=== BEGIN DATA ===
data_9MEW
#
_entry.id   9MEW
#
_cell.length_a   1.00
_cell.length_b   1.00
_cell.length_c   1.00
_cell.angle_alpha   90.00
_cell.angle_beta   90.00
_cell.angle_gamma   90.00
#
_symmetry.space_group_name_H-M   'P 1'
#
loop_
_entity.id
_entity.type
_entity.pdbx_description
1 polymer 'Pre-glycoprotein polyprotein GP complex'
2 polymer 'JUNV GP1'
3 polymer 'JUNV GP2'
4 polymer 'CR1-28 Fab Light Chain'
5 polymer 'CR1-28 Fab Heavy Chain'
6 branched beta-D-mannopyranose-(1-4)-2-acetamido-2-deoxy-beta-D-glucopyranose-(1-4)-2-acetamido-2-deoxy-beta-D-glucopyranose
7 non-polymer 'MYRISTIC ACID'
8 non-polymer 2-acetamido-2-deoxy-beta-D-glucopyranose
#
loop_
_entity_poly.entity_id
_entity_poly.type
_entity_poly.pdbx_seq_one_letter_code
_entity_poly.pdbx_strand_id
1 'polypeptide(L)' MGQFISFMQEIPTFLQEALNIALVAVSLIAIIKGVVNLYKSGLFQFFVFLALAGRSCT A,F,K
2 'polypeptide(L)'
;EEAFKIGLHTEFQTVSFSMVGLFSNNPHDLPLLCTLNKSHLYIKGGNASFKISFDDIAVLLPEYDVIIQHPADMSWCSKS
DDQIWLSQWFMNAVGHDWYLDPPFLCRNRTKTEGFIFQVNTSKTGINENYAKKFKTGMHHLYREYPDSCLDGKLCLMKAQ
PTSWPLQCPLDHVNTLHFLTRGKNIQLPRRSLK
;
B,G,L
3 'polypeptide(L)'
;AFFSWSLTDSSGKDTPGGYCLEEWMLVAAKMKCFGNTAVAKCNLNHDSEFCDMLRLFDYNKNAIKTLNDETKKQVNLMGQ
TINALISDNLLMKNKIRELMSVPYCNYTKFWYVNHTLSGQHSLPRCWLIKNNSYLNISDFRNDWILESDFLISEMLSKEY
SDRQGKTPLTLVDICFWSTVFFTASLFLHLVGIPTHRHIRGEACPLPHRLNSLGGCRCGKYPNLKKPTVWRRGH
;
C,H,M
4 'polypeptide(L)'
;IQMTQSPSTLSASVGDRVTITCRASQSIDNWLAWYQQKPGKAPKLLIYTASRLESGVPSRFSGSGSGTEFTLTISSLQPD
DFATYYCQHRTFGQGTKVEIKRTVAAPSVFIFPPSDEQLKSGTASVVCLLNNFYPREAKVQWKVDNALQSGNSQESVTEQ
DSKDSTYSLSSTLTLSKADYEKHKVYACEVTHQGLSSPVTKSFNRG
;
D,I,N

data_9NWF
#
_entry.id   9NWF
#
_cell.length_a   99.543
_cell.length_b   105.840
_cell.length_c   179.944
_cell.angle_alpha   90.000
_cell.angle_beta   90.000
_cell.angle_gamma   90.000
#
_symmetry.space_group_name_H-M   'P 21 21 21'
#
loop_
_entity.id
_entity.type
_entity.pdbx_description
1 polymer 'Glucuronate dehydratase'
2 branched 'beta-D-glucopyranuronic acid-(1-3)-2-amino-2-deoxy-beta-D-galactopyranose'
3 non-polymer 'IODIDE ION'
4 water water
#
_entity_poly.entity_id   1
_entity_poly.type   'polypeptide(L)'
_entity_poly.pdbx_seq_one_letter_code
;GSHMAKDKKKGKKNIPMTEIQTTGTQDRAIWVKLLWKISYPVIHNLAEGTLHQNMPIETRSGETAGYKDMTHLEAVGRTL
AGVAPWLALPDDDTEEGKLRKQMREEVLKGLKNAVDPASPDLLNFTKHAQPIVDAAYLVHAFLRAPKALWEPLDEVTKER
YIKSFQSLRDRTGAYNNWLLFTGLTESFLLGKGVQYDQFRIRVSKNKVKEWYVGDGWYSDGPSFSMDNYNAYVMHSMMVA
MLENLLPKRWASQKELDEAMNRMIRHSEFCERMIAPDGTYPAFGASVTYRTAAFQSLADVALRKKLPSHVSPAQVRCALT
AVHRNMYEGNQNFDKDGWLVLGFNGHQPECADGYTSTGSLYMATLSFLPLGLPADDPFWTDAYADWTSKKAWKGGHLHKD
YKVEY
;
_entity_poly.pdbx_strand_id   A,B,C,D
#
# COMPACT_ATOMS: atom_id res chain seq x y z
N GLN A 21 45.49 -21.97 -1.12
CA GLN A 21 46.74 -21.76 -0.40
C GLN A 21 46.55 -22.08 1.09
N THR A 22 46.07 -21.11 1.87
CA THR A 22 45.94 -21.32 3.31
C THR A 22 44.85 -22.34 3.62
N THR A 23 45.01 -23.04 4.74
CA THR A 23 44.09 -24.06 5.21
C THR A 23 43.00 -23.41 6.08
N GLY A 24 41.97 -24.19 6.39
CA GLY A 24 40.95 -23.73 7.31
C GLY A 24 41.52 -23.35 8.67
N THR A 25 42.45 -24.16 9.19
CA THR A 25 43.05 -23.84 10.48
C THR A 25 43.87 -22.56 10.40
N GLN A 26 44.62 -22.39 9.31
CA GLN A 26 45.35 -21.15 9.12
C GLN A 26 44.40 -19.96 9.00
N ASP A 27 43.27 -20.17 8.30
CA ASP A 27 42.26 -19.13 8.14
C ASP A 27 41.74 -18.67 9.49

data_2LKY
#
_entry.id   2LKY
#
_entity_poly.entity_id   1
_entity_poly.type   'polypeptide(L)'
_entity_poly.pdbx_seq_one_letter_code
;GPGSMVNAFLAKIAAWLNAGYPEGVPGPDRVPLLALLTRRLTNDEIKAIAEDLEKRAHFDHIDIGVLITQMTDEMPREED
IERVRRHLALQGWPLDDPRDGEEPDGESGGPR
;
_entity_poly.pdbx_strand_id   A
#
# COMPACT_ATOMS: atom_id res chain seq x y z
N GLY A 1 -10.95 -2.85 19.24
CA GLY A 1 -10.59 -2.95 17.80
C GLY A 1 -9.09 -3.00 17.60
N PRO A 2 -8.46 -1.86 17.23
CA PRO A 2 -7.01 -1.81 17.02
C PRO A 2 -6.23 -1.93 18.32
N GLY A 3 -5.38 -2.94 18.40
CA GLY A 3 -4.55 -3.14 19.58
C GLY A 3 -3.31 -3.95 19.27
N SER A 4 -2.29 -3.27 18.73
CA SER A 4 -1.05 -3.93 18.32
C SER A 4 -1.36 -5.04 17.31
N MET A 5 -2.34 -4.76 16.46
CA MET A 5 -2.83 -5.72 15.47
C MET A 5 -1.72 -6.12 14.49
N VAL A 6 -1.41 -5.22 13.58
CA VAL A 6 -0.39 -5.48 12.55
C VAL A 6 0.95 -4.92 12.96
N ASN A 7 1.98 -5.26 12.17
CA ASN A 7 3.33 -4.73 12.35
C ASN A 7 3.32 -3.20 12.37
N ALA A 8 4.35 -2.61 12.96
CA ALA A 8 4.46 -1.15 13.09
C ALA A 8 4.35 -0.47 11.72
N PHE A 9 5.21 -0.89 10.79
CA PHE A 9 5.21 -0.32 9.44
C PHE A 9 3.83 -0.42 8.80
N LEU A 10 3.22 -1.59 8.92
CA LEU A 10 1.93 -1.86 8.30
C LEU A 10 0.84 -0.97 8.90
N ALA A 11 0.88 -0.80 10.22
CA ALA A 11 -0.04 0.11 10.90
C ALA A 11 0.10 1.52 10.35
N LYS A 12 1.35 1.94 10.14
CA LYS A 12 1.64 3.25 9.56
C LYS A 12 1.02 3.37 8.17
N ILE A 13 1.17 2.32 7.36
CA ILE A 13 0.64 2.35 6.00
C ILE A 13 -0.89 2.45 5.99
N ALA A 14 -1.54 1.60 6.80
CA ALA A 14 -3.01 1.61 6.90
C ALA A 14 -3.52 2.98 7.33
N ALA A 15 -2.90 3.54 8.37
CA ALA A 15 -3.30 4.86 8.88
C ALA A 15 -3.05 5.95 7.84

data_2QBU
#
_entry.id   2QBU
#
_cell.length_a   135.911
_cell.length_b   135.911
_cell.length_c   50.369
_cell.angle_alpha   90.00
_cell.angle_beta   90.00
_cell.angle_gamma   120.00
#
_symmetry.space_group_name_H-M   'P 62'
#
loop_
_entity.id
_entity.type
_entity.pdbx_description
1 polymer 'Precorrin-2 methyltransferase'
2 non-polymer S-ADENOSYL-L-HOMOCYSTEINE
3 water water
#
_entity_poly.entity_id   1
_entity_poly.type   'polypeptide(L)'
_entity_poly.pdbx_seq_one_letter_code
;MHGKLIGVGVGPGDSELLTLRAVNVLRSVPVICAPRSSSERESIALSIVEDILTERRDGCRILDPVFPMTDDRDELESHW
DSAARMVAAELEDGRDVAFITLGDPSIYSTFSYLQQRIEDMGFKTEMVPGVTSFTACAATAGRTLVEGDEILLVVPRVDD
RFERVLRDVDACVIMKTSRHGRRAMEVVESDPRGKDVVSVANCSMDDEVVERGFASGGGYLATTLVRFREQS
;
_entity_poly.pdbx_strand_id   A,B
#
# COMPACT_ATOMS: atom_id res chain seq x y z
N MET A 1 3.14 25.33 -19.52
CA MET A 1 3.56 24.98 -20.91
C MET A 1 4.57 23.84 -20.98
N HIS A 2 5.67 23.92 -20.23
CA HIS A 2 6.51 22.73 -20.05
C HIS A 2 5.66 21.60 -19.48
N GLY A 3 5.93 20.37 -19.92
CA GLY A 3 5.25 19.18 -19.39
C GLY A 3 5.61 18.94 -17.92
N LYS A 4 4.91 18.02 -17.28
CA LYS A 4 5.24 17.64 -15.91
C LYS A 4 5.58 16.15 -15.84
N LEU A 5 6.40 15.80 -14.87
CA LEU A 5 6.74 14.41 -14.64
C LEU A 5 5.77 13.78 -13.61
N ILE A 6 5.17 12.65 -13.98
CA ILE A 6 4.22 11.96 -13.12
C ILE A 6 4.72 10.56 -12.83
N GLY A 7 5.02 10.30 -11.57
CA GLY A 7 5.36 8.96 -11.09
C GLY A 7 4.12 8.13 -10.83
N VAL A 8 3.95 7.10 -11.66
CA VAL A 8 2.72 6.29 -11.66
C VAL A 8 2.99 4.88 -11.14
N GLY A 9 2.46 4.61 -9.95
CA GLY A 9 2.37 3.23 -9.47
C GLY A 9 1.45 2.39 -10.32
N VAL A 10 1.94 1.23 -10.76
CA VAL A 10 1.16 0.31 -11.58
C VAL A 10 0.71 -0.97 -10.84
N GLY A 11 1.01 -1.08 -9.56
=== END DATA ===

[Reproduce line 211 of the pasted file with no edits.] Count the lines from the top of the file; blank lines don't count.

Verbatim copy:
N ILE A 6 5.17 12.65 -13.98